A slump in oil prices weighed on the stock market Thursday, pushing the Standard & Poor’s 500 index to its third straight loss.
Stocks had started the day higher after the European Central Bank surprised investors by announcing that it had cut its benchmark interest rate to a record low and planned to purchase asset-backed securities in an effort to stimulate the region’s ailing economy. Investors were also cheered by some encouraging reports on the U.S. economy.
The gains didn’t hold though and the market fell back during afternoon trading, as the falling price of oil pushed energy stocks lower. Traders may also have been reluctant to place big bets ahead of Friday’s closely watched government jobs report.
Stocks have made a sluggish start to September, historically the worst month for the market, after surging in August. The S&P 500 gained 3.8 percent last month, climbing to a record high as it logged its best performance since February.
“The market did respond to the ECB news this morning, and certainly to the good economic news, but there are definite signs that this market is stretched,” said Peter Cardillo, chief market economist at Rockwell Global Capital.
The S&P 500 index fell three points, or 0.2 percent, to 1,997.65. The Dow Jones industrial average fell eight points, or 0.1 percent to 17,069.58 points. The Nasdaq composite dropped 10.28 points, or 0.2 percent, to 4,562.29.
Stocks climbed in early trading, following a move higher by major indexes in Europe, after the ECB’s surprise announcement. Some analysts had been expecting the central bank to say it was preparing a new stimulus program, but most did not expect an announcement as early as this week.
The ECB said it had trimmed its benchmark interest rate to 0.05 percent from a previous record low of 0.15 percent. In a news conference, ECB President Mario Draghi also said the bank would also start purchases of private sector financial assets in October. The program aims to make credit cheaper, helping investment and growth at a time when the economy of the 18-country eurozone has stalled.
As well as boosting stocks, the announcement caused the euro to slump against the dollar, pushing it to its lowest level against the U.S. currency in more than a year. Europe’s single currency, which has been in retreat over the past few weeks on expectations that the ECB may pursue further stimulus measures, fell 1.5 percent to $1.29 per euro.
There was also encouraging news for stock investors on the U.S. economy.
U.S. services firms expanded in August at the fastest pace on record. The Institute for Supply Management said Thursday that its services index rose to 59.6 last month from 58.7 in July. The August figure is the highest recorded since the measure was introduced in January 2008.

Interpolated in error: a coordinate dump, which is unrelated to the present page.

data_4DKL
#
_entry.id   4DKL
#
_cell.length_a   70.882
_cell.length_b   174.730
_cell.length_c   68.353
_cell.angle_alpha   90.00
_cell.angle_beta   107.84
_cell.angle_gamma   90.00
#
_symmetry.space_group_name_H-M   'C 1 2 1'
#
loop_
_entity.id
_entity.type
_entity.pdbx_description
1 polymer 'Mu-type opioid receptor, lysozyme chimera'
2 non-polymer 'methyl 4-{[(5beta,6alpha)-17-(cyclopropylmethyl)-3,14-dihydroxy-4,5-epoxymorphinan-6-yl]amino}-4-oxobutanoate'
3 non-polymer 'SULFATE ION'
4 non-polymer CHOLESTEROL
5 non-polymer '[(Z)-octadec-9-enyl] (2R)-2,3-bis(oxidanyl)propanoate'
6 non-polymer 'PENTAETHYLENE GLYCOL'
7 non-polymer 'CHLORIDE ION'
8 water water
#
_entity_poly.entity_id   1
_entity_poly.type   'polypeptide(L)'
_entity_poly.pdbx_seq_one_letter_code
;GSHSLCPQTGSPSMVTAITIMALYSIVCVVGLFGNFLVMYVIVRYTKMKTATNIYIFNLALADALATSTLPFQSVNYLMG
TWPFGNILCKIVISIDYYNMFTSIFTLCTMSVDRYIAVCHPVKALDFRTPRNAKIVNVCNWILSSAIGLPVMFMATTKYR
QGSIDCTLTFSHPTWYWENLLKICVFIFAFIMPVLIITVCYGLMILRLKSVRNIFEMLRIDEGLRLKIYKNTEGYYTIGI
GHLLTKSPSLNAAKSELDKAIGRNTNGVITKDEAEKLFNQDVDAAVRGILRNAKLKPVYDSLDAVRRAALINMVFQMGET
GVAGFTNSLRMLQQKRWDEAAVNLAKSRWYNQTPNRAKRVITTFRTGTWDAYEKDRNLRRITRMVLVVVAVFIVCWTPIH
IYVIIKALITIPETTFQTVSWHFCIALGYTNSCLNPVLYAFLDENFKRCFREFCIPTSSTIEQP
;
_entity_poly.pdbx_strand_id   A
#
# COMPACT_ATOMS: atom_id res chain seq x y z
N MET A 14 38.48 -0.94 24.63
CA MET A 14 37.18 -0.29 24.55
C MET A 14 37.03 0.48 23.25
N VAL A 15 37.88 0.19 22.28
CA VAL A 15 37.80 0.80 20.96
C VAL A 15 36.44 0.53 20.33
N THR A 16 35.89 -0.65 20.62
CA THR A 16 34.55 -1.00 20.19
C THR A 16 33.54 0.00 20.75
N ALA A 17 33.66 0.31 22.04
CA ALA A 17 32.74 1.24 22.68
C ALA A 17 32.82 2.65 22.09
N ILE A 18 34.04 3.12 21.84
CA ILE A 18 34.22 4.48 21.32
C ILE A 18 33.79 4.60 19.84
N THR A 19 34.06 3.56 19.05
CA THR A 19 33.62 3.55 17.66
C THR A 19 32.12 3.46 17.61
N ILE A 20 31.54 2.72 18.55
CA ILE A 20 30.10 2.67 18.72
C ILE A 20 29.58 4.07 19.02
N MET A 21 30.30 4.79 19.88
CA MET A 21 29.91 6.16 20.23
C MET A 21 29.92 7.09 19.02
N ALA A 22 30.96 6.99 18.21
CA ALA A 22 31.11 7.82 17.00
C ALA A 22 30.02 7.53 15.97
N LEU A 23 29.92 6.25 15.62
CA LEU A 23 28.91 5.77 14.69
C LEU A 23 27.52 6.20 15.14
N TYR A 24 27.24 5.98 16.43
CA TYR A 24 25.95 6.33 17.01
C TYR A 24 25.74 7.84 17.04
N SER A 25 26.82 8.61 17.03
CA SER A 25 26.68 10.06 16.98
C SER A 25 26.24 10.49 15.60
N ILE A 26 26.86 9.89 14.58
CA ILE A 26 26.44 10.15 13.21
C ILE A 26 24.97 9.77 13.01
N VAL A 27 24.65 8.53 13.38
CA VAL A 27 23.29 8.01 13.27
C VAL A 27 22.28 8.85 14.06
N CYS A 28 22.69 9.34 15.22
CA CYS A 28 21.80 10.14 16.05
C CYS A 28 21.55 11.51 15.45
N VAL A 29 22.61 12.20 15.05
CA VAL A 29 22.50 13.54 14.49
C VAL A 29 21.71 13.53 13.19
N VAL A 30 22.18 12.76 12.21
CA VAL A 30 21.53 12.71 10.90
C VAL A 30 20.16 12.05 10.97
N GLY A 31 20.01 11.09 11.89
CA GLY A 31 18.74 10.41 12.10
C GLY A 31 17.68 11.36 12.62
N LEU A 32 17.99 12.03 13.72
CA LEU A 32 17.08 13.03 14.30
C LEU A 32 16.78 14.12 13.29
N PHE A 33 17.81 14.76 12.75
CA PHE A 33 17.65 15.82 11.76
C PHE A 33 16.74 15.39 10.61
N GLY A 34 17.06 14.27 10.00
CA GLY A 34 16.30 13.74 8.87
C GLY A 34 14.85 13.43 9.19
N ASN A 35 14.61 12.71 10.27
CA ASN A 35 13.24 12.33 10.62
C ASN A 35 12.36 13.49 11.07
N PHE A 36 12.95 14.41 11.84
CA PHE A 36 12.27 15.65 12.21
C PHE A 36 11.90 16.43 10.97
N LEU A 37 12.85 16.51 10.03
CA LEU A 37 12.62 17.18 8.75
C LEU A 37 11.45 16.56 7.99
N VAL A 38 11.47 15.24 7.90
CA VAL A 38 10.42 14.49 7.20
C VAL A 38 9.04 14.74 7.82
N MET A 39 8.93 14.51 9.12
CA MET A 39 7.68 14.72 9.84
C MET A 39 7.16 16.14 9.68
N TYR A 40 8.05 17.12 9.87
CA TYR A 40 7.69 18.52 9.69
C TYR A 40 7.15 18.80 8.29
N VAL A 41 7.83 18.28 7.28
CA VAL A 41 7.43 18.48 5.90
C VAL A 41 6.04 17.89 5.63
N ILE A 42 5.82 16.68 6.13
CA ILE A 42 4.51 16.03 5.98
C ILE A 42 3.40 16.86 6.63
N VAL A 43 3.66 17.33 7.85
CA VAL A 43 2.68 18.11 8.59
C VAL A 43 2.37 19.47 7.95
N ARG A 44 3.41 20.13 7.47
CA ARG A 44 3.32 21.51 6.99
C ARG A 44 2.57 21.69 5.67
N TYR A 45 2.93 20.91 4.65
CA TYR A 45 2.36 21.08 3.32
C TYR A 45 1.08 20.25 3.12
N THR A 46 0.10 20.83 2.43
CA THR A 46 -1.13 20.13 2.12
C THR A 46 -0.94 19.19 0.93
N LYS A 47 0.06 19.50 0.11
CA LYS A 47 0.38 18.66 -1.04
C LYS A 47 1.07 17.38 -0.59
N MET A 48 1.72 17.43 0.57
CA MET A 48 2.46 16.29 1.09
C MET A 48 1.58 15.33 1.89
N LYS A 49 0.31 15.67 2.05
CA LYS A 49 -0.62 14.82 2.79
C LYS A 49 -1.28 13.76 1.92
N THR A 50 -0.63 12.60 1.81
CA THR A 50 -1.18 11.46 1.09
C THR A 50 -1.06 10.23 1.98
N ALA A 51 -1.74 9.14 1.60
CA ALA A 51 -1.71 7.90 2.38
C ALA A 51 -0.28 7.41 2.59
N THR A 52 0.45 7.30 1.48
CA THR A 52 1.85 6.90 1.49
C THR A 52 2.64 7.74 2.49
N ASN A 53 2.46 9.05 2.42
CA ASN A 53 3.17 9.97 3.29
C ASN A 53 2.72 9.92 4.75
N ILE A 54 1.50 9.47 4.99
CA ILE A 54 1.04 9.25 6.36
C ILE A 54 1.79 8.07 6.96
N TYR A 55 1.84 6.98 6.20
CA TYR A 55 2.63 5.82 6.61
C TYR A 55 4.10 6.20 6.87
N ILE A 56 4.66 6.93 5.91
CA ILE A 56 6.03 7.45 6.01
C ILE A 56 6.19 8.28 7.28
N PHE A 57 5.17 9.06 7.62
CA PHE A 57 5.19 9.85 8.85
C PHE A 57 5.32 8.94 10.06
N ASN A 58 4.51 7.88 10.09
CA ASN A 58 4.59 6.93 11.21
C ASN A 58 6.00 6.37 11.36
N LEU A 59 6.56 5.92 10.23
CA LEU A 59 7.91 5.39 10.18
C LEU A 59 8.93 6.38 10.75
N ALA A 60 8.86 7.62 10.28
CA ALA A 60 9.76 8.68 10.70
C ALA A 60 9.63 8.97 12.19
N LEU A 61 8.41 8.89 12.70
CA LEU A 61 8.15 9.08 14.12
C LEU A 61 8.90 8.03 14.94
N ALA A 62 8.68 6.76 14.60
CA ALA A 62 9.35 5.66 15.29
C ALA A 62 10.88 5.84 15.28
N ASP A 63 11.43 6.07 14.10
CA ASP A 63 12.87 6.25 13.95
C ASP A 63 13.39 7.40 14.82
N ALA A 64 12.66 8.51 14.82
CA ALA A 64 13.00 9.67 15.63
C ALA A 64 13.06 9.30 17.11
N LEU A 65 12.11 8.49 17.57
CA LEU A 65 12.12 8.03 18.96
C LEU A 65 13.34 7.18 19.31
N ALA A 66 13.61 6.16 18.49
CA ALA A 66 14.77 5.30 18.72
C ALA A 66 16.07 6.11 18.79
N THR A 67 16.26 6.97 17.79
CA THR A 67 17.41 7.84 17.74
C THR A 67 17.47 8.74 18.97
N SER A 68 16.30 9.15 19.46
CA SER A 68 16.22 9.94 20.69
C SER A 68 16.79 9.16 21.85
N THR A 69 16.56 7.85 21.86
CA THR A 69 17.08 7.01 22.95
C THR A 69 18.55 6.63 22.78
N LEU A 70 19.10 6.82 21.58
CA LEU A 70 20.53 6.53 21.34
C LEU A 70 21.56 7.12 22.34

Hiring is also picking up and U.S. businesses added jobs at a healthy pace in August, according to a private survey, the fifth straight month of solid gains. On Friday, the government will issue the August jobs report. The forecast is that U.S. employers added 220,000 jobs and that the unemployment rate dipped to 6.1 percent from 6.2 percent.
“The backdrop is looking pretty rosy for the U.S. economy and we think that this could translate into (higher) corporate profits through stronger revenue,” said David Lebovitz, a global market strategist at JPMorgan Asset Management.
Despite the encouraging signs, the stock market started giving up its gains in afternoon trading Thursday, before ending the day with a small loss.
Energy stocks were the biggest drag on the market, sagging to their biggest one-day loss in a month, as the price of oil slumped. Energy stocks dropped 1.3 percent and the price of oil closed the day down 1.1 percent at $94.45 a barrel.
Oil fell after government data showed that U.S. supplies fell less than expected last week. The price of oil, which is traded in dollars, was also hit by the strengthening U.S. currency.
Among other stocks making big moves, PVH was the biggest gainer in the S&P 500.
The company, which owns of the Calvin Klein and Tommy Hilfiger brands, surged $11.25, or 9.6 percent, to $128.30, after reporting earnings that exceeded the expectations of Wall Street analysts.
Government bond prices fell. The yield on the 10-year Treasury note, which moves inversely to its price, climbed to 2.45 percent, from 2.40 percent late Wednesday.
In metals trading, gold closed down $3.80, or 0.3 percent, at $1,266.50 an ounce. Silver slipped 5.1 cents, or 0.3 percent, to $19.14 an ounce. Copper prices rose, climbing to 2.4 cents, or 0.8 percent, to $3.15 per pound.
In addition to oil, other energy prices fell. Heating oil dropped 3 cents to $2.836 a gallon and natural gas declined 2.8 cents to $3.819 per 1,000 cubic feet.